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 August 20th, 2013, 05:26 AM #1 Newbie   Joined: Mar 2011 Posts: 17 Thanks: 0 Question regarding a critical point formula Hey everyone, I fear that on my final I'll be given an equation that ressembles , and I won't be able to find the critical points. I know that when you have the form , you can use . Is there such a method for ? August 20th, 2013, 05:58 AM #2 Math Team   Joined: Jul 2011 From: North America, 42nd parallel Posts: 3,372 Thanks: 234 Re: Question regarding a critical point formula There is a cubic formula http://en.m.wikipedia.org/wiki/Cubic_function But it is a bit complicated to use so even if you get a cubic function it is better to use the techniques of precalculus to determine rational roots (if any).  August 20th, 2013, 09:47 AM #3 Newbie   Joined: Mar 2011 Posts: 17 Thanks: 0 Re: Question regarding a critical point formula ouch, I don't think I'll be able to memorize that formula in time haha. Alright, I'll use other methods. Thanks agentredlum! August 21st, 2013, 05:19 AM #4 Newbie   Joined: May 2013 Posts: 16 Thanks: 0 Re: Question regarding a critical point formula "Solution: Given ax�+bx�+cx+d let f(x)= ax�+bx�+cx+d f'(x)=3ax�+2bx+c,where f'(x)=0 then there are two critical point ,and at least two real roots there for we can use the formula x=[-2b�v(4b�-12ac)]/6a" August 21st, 2013, 10:13 AM   #5
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Re: Question regarding a critical point formula

Quote:
 Originally Posted by John Marsh then there are two critical point ,and at least two real roots
Not true. Consider x� + x� + 5x + 3, for example. August 21st, 2013, 10:48 AM   #6
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Re: Question regarding a critical point formula

Quote:
 Originally Posted by John Marsh "Solution: Given ax�+bx�+cx+d let f(x)= ax�+bx�+cx+d f'(x)=3ax�+2bx+c,where f'(x)=0 then there are two critical point ,and at least two real roots there for we can use the formula x=[-2b�v(4b�-12ac)]/6a"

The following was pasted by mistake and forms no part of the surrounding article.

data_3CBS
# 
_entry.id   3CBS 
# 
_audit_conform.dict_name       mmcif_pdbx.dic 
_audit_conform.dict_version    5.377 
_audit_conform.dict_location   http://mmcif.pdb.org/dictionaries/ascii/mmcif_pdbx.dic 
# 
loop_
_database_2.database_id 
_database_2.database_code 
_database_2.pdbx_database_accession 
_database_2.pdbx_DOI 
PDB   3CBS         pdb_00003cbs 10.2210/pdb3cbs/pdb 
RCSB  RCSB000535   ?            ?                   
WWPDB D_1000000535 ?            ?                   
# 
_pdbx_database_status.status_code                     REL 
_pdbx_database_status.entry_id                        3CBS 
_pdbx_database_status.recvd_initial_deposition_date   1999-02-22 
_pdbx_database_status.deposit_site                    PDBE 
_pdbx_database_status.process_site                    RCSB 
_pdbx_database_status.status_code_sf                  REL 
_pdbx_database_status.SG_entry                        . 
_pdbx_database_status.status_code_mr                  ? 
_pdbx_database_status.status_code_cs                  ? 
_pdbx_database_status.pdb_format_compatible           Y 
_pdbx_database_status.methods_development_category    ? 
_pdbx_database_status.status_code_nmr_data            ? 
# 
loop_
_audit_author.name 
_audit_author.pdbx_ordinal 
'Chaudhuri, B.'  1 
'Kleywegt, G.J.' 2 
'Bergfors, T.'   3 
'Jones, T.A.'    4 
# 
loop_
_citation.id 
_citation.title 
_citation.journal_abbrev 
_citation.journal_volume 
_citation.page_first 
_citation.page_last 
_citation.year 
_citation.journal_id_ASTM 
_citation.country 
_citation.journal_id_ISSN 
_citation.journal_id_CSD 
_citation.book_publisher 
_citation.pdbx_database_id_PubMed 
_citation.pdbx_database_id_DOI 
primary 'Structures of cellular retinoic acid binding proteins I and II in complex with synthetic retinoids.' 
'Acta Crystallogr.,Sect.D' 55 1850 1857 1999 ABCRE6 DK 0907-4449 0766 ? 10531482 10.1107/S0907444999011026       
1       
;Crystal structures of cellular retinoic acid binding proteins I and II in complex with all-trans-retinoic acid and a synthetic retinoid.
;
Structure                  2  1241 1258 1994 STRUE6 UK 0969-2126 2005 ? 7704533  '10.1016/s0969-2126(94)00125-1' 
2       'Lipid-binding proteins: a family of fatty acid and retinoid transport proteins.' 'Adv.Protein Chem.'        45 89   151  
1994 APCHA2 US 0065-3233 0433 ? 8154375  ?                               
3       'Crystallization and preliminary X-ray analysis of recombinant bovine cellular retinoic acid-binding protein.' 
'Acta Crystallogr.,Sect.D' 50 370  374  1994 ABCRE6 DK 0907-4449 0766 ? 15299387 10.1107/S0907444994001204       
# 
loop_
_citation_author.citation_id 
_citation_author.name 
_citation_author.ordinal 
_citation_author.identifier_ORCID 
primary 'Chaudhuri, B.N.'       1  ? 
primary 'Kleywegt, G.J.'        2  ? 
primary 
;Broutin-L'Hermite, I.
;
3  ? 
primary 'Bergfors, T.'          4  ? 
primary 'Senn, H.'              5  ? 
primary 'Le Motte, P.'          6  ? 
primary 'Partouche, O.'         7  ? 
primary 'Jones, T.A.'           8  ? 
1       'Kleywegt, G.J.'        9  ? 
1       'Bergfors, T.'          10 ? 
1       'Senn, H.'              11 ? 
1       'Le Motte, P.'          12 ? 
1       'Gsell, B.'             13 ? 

I don't believe that was the question- although I thought it was at first, myself.

IF the original function were a cubic, then the derivative would be a quadratic but the OP ways he/she solved a quadratic before.
I would interpret this as asking what to do if the derivative itself is a cubic polynomial.

MFP, I doubt that you would be expected to know the cubic formula. IF the derivative turns out to be cubic, try simple integer values for x- bet on it being easily factorable. August 21st, 2013, 03:42 PM #7 Member   Joined: Aug 2013 Posts: 59 Thanks: 0 Let c = p - q. Assume a ? 0, b, p and q are real numbers. However if we have ax� + bx + p = q then we have ax� + bx + p - q = 0. The typical quadratic formula would be . To prove the quadratic formula is quite easy e.g. divide both sides by a then . . . The quadratic formula is true if and only if ax� + bx + c = 0. Tags critical, formula, point, question Thread Tools Show Printable Version Email this Page Display Modes Linear Mode Switch to Hybrid Mode Switch to Threaded Mode Similar Threads Thread Thread Starter Forum Replies Last Post syamilsynz Applied Math 2 April 5th, 2013 07:36 PM felicia184 Calculus 5 September 17th, 2012 11:05 AM Mike86 Applied Math 2 October 9th, 2010 07:02 AM ManuLi Algebra 3 August 20th, 2009 03:25 AM felicia184 Algebra 0 December 31st, 1969 04:00 PM

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